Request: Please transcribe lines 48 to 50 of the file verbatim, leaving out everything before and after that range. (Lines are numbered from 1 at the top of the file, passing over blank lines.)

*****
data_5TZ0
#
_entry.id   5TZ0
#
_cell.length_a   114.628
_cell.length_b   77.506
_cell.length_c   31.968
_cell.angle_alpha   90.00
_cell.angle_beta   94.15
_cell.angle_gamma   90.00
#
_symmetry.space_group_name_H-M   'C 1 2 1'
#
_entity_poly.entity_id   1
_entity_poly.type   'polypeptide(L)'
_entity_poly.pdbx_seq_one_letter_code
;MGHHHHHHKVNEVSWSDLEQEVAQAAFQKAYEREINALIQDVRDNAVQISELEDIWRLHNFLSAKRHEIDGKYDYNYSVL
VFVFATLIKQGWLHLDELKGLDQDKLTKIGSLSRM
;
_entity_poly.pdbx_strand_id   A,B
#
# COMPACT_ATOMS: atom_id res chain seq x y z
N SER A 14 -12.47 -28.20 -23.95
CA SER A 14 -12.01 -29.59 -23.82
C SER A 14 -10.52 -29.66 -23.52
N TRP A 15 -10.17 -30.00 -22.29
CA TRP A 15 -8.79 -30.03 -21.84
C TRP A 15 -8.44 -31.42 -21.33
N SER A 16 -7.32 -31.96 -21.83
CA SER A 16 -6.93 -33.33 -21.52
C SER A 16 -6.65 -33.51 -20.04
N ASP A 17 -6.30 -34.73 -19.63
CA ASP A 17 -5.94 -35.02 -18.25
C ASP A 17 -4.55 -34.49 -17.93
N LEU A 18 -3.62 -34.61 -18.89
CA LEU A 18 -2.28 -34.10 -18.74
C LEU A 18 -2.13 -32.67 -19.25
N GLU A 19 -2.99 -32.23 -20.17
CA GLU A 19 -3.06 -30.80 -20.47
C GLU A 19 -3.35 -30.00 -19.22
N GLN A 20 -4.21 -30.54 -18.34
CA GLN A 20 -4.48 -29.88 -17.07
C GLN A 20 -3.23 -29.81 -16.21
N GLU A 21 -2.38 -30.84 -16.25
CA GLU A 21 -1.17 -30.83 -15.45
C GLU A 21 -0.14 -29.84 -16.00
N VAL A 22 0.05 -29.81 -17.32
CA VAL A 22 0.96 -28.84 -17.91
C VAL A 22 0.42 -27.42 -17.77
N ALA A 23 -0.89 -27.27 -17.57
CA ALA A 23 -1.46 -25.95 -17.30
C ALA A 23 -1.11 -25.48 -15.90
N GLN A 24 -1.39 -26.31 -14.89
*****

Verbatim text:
CA VAL A 22 0.96 -28.84 -17.91
C VAL A 22 0.42 -27.42 -17.77
N ALA A 23 -0.89 -27.27 -17.57